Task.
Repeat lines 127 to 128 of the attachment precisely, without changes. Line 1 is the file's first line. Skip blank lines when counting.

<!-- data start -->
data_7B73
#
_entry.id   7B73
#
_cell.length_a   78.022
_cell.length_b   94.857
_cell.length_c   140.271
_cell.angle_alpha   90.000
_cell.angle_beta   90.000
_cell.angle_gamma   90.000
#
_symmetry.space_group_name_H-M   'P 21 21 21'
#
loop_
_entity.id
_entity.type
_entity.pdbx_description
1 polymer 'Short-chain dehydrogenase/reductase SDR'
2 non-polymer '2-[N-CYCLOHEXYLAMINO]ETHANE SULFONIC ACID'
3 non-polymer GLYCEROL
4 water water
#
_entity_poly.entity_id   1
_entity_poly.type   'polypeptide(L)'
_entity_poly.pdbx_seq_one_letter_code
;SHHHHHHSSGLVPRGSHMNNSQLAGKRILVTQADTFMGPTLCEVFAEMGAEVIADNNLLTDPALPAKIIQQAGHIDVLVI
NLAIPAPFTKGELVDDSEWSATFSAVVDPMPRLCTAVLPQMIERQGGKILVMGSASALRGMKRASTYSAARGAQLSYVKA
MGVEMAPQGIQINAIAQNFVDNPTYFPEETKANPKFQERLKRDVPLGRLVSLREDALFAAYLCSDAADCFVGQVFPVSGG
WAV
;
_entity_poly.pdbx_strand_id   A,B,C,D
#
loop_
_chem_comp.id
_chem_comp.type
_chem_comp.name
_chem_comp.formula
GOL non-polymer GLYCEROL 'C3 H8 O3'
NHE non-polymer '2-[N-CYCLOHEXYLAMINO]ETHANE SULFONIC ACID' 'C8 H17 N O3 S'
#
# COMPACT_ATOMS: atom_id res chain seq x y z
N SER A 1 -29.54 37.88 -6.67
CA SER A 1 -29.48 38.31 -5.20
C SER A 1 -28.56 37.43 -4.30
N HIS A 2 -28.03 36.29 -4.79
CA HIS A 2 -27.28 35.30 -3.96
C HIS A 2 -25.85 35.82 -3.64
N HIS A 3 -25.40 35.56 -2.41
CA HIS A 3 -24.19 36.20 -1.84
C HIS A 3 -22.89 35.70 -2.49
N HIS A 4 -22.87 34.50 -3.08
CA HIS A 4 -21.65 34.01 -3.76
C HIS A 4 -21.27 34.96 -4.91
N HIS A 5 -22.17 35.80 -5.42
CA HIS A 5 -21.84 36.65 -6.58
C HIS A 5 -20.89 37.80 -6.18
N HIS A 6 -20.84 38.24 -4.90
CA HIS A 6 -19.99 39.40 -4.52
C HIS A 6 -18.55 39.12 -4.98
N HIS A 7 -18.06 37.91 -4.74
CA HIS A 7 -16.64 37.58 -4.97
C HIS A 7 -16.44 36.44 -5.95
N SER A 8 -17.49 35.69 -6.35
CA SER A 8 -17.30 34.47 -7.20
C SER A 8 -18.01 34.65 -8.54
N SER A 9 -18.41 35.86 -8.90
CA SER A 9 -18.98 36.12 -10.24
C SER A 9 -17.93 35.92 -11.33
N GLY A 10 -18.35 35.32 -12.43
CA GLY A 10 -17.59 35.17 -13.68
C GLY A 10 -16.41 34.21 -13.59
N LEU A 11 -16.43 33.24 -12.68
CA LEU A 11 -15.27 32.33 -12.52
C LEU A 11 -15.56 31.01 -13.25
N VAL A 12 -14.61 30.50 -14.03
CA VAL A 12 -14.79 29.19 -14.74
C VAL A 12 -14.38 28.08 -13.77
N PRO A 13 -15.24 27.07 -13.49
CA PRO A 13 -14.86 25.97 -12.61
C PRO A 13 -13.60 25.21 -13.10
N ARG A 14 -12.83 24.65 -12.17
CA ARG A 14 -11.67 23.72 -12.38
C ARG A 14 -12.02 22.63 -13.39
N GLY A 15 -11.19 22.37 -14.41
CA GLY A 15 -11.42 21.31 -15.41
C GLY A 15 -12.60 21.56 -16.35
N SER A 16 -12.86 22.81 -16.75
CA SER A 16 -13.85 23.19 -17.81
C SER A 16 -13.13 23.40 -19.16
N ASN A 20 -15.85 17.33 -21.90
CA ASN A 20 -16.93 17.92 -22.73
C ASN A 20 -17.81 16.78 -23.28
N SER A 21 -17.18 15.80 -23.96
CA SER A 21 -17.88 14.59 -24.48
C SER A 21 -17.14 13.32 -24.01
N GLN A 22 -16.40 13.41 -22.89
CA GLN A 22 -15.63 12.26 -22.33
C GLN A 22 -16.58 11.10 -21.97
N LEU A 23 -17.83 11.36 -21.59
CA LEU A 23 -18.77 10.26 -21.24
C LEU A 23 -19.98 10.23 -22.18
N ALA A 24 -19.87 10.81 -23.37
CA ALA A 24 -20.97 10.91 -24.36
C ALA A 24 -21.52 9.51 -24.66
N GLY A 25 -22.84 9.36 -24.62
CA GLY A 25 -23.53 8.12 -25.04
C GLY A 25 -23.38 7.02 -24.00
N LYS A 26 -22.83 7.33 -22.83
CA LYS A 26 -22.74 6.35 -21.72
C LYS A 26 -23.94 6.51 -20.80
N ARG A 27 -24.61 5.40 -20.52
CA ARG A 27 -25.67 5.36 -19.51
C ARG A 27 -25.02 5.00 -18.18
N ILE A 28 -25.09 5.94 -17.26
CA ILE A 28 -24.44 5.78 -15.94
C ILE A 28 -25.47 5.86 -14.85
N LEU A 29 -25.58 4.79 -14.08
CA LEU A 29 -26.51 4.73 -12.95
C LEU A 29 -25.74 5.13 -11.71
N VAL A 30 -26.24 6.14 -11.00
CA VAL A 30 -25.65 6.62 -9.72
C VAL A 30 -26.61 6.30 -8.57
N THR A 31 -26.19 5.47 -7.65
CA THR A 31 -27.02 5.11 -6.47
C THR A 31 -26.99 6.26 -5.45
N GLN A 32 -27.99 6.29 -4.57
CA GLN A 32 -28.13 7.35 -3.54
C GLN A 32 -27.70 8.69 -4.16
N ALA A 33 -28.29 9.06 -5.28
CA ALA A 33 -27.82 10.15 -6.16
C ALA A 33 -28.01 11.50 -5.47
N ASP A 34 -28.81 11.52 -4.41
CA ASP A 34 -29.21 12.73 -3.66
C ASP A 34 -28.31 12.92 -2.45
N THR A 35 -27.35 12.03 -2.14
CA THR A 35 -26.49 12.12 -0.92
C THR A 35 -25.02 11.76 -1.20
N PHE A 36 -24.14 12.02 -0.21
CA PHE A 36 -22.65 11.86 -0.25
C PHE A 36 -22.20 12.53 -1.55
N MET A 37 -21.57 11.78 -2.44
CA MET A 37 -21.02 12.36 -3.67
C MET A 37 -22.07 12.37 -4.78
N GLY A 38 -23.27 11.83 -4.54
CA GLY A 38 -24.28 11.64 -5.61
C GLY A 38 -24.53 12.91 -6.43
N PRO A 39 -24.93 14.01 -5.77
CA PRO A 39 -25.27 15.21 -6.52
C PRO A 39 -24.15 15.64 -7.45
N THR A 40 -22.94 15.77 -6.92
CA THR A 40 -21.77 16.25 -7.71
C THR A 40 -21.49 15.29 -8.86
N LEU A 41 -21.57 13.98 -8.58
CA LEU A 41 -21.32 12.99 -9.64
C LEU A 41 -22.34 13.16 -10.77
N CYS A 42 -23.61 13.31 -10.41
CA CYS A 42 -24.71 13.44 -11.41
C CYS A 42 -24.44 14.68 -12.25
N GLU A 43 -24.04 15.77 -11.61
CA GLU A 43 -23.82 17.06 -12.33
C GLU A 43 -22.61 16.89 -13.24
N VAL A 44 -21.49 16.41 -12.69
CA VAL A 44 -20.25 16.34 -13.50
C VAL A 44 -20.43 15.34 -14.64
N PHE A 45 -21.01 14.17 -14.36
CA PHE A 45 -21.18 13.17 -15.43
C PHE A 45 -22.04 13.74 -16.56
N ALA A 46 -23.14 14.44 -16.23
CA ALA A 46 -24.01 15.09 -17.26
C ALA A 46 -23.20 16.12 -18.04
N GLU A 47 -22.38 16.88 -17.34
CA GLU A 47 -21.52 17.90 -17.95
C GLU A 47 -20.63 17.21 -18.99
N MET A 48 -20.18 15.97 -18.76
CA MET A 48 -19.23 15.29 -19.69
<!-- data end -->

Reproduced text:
CA GLN A 32 -28.13 7.35 -3.54
C GLN A 32 -27.70 8.69 -4.16